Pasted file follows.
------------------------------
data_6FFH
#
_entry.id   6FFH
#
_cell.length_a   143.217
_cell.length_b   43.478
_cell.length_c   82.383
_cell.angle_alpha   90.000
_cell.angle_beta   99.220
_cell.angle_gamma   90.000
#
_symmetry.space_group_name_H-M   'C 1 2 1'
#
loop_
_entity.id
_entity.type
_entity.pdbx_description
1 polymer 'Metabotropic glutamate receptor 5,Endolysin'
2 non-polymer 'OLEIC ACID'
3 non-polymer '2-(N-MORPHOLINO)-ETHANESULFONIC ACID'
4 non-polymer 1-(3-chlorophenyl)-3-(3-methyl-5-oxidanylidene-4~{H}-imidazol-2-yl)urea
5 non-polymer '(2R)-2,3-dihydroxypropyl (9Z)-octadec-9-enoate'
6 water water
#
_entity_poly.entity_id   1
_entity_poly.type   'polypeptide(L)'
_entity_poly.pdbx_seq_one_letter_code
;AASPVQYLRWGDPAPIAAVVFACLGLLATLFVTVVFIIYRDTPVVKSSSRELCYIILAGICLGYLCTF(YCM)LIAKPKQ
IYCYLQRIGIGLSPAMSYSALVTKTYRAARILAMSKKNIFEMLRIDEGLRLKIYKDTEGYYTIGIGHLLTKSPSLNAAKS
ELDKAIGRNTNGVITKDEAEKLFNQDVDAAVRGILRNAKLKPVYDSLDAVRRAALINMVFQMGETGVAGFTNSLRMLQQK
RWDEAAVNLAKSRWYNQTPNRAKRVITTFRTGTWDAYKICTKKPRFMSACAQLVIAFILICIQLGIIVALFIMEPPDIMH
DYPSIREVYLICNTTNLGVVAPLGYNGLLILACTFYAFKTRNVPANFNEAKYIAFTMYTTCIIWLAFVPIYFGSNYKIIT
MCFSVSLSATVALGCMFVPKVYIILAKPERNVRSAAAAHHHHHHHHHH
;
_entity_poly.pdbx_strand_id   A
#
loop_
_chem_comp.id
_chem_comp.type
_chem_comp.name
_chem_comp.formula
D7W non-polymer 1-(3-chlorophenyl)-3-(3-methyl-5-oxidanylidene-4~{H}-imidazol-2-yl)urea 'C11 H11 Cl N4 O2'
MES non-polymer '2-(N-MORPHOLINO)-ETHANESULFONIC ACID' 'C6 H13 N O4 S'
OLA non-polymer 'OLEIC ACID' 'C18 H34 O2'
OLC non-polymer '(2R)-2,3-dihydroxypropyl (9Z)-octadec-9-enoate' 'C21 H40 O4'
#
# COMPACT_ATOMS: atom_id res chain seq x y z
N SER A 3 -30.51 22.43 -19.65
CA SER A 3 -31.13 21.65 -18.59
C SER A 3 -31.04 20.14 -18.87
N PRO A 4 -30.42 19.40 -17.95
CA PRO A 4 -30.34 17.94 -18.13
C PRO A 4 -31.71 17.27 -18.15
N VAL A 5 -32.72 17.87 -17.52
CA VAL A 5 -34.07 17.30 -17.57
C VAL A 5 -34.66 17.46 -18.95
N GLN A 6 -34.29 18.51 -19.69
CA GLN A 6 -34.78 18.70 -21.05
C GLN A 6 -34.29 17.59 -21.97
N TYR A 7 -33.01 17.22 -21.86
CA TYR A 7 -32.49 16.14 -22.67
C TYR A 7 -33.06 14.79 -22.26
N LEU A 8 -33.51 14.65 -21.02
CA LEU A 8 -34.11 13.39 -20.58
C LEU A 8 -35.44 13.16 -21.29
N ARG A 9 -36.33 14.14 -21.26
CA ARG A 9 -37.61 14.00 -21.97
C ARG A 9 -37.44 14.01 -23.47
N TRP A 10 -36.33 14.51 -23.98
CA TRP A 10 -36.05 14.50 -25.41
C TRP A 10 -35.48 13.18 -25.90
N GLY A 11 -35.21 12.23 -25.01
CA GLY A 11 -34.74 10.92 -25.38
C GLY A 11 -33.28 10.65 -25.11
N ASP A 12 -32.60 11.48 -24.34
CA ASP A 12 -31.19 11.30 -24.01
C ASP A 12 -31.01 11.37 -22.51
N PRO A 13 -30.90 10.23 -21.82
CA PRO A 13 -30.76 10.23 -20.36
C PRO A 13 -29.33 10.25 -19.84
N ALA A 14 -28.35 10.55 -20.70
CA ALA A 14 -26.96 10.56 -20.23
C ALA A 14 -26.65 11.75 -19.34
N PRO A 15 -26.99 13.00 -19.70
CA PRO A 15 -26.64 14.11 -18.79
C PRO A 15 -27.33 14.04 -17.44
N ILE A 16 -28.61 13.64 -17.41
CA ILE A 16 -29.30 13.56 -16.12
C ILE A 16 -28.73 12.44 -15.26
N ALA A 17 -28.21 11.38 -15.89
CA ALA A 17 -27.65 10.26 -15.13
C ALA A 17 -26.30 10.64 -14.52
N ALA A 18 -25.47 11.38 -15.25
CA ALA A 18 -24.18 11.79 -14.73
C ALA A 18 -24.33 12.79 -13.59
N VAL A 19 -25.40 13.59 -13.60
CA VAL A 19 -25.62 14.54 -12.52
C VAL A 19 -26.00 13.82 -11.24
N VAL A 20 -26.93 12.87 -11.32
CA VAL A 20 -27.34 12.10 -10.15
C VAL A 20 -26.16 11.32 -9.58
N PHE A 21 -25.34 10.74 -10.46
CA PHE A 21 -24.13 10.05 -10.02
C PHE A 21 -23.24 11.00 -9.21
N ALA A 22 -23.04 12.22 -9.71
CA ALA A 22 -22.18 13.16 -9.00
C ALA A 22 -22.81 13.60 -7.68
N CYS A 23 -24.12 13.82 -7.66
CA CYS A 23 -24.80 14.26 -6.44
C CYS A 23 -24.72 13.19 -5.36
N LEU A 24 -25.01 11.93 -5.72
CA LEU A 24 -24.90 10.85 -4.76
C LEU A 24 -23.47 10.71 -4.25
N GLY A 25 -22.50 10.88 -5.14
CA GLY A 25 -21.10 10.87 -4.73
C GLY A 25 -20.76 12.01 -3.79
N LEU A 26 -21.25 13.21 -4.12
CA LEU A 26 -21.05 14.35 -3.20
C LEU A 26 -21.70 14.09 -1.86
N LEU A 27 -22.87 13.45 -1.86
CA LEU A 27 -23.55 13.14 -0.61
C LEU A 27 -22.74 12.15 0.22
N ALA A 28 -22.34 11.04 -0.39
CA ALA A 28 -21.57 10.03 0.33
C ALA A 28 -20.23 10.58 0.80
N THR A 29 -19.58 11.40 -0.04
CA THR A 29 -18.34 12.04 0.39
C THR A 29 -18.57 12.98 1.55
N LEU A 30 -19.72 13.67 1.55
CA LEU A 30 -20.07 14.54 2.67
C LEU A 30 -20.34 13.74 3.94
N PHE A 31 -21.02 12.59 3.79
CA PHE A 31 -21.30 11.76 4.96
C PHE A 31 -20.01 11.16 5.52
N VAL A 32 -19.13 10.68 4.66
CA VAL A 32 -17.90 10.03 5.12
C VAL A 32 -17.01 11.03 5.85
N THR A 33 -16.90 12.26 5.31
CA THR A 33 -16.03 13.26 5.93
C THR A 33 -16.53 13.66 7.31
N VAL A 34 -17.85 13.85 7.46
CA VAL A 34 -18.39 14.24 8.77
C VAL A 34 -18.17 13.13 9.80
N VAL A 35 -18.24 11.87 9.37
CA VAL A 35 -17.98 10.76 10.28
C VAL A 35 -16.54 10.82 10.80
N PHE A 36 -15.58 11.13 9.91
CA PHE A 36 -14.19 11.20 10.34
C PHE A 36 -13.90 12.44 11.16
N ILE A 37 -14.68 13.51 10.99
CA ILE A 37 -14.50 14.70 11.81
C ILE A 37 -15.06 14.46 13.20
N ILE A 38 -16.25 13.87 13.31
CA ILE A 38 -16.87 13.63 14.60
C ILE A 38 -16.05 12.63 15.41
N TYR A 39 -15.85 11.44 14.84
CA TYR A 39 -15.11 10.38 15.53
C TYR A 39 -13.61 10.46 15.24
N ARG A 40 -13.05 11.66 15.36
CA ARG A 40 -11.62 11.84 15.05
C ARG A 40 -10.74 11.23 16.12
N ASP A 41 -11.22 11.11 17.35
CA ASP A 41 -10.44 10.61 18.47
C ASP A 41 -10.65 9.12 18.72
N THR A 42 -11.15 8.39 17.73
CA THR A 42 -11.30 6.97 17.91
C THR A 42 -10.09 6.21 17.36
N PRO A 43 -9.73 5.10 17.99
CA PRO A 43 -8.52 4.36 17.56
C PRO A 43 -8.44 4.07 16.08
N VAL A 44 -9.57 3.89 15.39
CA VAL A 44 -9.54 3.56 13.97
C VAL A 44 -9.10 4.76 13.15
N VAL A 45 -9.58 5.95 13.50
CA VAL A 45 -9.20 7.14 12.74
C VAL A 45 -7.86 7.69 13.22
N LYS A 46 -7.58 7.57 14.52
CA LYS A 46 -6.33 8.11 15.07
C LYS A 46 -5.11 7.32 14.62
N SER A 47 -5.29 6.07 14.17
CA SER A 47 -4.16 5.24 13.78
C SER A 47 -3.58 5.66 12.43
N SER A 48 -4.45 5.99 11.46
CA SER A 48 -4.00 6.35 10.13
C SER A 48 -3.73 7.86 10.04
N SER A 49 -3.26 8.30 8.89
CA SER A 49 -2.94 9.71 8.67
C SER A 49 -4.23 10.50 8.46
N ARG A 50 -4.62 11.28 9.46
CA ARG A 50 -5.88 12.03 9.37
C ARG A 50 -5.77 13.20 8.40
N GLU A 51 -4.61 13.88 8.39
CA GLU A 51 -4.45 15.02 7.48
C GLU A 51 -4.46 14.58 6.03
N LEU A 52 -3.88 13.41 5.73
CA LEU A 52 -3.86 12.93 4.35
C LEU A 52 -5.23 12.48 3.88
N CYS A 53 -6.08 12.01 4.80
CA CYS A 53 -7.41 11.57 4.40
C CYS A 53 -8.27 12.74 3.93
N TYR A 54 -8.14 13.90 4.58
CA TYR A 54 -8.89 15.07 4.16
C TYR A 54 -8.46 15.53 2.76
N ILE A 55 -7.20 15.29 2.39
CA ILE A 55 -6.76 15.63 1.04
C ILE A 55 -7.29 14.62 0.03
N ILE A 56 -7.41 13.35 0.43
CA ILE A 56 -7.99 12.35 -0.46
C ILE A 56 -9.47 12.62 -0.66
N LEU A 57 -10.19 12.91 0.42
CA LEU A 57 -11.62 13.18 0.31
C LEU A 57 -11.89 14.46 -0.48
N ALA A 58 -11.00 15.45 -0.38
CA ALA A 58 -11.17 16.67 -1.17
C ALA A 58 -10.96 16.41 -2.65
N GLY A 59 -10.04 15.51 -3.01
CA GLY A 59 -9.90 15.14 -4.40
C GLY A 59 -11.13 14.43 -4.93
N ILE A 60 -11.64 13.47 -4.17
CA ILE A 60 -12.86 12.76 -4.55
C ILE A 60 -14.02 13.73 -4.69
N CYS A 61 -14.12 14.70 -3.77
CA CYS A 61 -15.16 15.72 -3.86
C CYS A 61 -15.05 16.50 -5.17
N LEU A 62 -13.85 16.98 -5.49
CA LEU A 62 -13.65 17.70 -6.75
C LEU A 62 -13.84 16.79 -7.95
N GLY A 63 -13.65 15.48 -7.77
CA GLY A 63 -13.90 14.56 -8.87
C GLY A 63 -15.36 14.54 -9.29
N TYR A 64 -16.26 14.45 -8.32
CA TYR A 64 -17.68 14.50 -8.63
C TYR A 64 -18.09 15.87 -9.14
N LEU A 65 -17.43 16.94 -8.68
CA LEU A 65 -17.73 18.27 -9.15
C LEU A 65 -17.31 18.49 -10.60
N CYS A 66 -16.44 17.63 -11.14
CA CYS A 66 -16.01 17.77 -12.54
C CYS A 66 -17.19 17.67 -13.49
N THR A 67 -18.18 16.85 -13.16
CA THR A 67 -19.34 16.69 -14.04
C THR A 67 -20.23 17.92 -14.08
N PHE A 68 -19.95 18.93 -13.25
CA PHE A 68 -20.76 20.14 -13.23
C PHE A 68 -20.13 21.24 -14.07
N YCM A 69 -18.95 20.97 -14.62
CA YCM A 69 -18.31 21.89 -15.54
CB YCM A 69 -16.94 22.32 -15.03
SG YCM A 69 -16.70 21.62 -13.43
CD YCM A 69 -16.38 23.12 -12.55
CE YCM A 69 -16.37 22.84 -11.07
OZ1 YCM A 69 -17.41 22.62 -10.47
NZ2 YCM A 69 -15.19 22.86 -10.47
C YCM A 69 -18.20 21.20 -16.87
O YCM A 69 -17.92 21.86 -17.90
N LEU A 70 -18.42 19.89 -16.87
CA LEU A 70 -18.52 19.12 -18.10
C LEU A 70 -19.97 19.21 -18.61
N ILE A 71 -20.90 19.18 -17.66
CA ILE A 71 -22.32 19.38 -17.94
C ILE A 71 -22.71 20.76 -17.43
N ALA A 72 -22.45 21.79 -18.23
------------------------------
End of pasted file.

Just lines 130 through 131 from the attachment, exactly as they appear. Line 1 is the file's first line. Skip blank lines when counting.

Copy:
CA LEU A 30 -20.07 14.54 2.67
C LEU A 30 -20.34 13.74 3.94